Health & Spirit

With a mystery illness surrounding vaping, what parents need to know

Kate Thayer, Chicago Tribune on

Published in Health & Fitness

CHICAGO -- As public health officials try to identify a respiratory illness that has hospitalized teenagers who vape across the country, including as many as 22 in Illinois, experts say some parents still don't realize the dangers of the practice, which can be even more addictive than tobacco cigarettes.

In recent weeks, adolescents with difficulty breathing were hospitalized, and some put on ventilators, health officials said. In Illinois 10 of these cases have been linked to vaping and 12 more are under investigation as of Wednesday, according to the Illinois Department of Public Health. There are dozens more in other states.

As state and federal health officials search for answers, experts say it's important for parents to understand the dangers of vaping and e-cigarettes -- now the most used tobacco products among youths.

Here are five things to know about the dangers of vaping:


E-cigarettes, or vapes, or Juuls -- a popular brand name -- are devices that heat liquid that usually contains nicotine, producing an aerosol vapor inhaled by the user.


Dr. Trevor Lewis, interim chair of emergency medicine at Stroger Hospital, said some parents believe vapes contain harmless water vapor. However, not only are the devices usually filled with addictive nicotine, but also flavorings "that could be chemicals we don't know about."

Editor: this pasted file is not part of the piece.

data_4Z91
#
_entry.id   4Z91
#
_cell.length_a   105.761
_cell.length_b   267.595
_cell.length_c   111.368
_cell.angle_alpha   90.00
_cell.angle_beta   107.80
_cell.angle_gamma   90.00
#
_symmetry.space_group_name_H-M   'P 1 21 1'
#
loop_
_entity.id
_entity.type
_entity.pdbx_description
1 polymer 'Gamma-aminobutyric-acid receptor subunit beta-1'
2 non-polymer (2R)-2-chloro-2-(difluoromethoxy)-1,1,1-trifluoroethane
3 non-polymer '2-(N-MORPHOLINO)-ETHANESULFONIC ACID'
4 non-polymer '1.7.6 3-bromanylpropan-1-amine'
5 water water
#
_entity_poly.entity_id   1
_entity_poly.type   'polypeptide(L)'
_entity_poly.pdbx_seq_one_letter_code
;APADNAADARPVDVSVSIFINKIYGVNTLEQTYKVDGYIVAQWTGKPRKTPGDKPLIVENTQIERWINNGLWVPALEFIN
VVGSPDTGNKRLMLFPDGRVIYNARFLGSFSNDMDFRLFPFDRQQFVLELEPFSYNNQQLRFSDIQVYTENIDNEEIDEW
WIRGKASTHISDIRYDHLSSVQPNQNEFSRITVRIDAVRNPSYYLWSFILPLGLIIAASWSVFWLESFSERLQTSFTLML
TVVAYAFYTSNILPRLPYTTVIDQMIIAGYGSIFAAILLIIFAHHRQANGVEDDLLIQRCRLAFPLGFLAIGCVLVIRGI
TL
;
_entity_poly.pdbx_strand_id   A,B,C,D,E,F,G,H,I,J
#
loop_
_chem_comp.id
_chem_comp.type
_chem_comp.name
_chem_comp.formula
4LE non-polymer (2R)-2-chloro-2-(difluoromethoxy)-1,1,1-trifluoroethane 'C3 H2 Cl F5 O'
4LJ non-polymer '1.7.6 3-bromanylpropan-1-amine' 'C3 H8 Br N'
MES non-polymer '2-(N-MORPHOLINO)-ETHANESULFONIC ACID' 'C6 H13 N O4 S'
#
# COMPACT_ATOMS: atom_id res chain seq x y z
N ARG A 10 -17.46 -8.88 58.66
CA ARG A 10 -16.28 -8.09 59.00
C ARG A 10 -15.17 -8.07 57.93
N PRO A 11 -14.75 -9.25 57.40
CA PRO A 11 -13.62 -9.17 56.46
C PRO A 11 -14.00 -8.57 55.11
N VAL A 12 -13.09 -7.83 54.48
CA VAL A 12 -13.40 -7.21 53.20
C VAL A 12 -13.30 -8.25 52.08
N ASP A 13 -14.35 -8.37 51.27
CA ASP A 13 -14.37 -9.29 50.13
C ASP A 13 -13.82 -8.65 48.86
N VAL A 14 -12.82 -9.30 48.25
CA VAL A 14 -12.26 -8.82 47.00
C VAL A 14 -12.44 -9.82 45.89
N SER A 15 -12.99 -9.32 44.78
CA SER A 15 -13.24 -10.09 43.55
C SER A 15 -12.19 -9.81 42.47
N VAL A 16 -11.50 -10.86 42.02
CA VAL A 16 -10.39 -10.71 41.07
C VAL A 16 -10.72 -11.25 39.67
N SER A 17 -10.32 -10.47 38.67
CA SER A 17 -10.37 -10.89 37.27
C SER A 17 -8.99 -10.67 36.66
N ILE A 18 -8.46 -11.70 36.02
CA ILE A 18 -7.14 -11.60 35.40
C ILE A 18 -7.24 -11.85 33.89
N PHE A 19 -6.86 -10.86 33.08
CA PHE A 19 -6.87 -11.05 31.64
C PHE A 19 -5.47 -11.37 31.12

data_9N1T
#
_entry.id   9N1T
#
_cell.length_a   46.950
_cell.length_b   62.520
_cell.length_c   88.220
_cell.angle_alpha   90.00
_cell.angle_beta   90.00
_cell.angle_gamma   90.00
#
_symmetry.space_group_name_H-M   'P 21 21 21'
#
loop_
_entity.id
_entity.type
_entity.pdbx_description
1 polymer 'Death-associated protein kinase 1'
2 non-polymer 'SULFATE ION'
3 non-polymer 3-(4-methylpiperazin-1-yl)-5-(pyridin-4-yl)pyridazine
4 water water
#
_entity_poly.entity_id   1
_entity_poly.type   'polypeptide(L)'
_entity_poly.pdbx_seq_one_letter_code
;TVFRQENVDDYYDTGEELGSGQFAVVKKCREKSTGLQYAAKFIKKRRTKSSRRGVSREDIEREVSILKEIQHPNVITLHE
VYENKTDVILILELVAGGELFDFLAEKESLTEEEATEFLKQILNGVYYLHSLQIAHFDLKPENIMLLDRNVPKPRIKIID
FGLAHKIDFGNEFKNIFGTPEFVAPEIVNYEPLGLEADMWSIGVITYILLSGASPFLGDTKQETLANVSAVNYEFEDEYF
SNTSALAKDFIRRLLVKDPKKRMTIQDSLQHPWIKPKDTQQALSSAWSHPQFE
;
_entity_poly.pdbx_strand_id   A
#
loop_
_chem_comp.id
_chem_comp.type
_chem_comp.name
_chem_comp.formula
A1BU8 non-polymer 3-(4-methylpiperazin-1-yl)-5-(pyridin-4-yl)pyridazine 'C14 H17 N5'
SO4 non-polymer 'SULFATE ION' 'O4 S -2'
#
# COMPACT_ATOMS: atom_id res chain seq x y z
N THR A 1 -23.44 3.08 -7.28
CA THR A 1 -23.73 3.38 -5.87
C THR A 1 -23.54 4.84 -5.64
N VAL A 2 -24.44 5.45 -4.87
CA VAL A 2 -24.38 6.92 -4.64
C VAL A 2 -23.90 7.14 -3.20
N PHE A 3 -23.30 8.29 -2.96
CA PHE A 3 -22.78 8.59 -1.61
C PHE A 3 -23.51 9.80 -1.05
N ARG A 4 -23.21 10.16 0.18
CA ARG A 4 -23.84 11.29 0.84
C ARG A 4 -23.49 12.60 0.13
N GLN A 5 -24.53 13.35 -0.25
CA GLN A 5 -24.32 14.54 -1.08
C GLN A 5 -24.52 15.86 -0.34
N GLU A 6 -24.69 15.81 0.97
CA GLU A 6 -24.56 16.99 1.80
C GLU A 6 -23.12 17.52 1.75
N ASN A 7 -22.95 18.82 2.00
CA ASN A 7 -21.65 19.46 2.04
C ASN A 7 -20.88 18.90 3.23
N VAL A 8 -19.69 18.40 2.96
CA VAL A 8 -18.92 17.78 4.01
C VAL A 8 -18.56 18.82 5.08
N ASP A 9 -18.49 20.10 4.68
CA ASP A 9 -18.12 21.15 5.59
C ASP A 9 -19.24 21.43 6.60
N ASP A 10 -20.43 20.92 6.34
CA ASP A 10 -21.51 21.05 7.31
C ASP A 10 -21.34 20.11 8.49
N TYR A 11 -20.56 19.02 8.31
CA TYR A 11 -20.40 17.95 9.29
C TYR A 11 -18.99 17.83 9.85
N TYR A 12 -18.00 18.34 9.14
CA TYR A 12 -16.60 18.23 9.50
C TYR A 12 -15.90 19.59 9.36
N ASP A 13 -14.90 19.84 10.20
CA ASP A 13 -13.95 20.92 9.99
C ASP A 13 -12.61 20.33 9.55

"Several things could be in this mixture that you're inhaling into your lungs," he said. Vaping "is still relatively new, so no one knows the long-term consequences of this."

That's part of the concern about the new respiratory illness and its possible link to vaping that's sent dozens to the hospital, Lewis said. Doctors do not know enough about the substances inhaled into the teens' lungs, he said.

Karen Wolownik Albert, a social worker and executive director of Gateway Foundation's Lake County treatment center, said she talks to parents and teens about the dangers of vaping, and she warns them about the ingredients, like glycerol, used for flavor. She said she hears from parents that a sticky substance coats their windows after a teen has vaped inside. "That's like glycerin accumulating in your lungs."


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